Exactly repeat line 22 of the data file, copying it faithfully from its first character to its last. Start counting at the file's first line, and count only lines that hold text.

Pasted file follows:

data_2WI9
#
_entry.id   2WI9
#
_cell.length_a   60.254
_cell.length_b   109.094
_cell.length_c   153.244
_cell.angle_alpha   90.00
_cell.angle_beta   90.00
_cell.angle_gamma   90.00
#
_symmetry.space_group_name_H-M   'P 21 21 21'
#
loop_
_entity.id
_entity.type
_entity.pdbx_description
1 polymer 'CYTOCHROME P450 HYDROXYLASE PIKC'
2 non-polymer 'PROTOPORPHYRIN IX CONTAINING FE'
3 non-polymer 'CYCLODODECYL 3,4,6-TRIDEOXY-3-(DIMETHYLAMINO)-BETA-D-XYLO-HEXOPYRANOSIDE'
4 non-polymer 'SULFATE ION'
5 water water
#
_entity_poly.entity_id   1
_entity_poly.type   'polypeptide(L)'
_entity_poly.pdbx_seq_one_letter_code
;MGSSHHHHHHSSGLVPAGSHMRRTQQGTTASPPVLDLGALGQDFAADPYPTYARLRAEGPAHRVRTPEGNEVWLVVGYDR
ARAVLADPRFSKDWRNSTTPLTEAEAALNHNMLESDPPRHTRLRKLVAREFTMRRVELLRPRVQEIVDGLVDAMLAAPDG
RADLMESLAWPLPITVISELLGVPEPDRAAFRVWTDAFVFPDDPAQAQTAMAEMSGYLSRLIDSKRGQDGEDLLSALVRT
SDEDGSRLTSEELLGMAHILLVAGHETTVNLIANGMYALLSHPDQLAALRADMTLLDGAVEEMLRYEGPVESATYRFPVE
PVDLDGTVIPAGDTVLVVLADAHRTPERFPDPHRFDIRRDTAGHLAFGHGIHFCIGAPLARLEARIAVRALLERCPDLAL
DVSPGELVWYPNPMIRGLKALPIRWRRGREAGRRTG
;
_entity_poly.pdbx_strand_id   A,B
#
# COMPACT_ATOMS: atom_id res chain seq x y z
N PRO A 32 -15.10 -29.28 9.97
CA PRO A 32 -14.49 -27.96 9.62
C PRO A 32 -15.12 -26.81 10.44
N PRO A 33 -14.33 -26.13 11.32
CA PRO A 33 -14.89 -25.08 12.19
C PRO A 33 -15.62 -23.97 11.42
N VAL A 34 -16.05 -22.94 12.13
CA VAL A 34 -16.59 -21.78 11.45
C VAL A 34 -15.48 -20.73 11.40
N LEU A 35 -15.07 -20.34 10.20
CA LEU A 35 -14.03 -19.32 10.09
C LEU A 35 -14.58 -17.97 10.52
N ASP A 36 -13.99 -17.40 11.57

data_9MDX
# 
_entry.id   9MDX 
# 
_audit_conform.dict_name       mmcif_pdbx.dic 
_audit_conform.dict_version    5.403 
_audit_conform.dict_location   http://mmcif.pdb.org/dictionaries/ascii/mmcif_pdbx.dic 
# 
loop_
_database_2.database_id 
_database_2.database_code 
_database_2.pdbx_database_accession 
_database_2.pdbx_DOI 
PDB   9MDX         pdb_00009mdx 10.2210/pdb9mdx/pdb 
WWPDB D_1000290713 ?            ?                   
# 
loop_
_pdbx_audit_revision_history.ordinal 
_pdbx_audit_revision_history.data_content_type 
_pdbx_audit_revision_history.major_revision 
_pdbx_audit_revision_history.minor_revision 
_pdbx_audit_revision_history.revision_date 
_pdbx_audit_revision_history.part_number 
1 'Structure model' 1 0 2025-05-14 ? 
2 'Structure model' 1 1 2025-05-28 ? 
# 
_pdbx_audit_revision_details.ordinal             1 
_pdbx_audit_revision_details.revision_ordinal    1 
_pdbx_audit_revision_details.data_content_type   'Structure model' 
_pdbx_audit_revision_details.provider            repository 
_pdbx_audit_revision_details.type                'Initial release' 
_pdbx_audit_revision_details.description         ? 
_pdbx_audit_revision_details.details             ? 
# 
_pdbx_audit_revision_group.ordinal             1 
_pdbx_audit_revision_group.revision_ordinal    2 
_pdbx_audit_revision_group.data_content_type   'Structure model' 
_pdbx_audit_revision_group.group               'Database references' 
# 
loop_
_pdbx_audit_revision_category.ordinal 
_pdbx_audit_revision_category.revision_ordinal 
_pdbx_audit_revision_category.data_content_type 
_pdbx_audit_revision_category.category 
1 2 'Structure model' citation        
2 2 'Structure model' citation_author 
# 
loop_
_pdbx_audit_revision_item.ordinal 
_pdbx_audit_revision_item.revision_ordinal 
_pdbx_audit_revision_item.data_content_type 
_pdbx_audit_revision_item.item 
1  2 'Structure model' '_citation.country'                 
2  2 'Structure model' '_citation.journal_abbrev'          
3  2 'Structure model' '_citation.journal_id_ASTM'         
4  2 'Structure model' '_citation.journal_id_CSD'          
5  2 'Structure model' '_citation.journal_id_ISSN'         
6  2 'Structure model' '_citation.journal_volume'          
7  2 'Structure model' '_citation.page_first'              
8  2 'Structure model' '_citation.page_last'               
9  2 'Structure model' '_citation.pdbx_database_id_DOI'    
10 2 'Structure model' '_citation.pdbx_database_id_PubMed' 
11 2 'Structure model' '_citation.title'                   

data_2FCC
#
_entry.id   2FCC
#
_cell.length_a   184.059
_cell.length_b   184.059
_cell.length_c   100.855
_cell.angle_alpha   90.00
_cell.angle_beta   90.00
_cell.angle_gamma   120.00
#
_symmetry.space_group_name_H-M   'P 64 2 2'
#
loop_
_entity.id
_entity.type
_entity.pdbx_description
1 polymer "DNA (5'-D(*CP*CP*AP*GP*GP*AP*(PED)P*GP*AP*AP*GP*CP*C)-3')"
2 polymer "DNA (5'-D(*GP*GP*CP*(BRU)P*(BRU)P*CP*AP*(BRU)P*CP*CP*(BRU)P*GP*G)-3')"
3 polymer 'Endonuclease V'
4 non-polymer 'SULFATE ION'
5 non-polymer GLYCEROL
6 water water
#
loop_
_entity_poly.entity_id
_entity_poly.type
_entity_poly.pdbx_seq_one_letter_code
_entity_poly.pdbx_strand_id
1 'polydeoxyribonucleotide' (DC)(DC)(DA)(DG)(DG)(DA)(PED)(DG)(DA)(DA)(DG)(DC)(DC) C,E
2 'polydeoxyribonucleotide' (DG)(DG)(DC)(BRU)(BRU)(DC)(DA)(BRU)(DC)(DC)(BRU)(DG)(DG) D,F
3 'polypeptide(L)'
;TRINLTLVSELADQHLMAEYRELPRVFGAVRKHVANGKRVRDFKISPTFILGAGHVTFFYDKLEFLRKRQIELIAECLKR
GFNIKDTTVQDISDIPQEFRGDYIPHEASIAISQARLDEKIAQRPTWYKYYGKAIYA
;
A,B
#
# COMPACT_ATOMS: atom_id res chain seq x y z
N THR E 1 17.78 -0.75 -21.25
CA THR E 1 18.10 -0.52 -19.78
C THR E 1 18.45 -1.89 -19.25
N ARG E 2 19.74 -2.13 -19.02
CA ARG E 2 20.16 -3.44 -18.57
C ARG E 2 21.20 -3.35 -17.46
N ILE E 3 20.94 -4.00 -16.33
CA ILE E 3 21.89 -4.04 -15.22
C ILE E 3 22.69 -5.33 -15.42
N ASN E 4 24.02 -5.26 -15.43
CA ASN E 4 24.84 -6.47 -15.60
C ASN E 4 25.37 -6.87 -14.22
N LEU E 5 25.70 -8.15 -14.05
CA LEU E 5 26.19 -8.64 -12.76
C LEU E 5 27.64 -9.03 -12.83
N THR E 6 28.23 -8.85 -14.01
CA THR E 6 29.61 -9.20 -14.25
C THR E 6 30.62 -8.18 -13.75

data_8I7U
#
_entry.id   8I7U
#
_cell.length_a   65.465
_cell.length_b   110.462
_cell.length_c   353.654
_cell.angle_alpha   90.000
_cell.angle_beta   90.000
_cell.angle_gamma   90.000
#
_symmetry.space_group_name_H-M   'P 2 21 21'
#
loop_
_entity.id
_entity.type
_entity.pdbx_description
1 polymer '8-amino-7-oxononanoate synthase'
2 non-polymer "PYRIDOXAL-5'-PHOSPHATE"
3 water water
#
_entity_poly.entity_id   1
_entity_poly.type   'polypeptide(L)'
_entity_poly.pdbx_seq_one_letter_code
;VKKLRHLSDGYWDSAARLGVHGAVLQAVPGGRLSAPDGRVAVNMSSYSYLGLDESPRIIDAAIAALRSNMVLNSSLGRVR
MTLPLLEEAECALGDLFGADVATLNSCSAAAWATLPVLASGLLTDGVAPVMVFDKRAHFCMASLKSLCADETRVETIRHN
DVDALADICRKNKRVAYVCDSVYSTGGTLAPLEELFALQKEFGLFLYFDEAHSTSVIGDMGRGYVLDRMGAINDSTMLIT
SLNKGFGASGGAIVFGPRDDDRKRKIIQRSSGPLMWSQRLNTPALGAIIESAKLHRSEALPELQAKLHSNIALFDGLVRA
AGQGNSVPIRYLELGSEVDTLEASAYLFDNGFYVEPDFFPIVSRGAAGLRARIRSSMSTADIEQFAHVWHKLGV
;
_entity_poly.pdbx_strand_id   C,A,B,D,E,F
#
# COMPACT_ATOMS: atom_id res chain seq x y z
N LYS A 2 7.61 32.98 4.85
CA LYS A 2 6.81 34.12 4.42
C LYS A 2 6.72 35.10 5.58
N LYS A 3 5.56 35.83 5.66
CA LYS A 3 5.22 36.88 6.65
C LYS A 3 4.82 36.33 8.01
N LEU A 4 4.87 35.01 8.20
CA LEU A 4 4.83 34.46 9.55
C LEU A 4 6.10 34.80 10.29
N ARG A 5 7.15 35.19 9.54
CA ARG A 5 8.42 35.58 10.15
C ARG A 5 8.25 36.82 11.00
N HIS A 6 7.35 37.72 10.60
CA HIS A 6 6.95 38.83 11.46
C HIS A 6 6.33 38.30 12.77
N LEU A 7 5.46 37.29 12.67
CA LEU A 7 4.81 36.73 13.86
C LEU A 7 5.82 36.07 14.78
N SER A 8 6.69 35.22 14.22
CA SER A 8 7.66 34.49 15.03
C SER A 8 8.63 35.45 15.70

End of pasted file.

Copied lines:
5 water water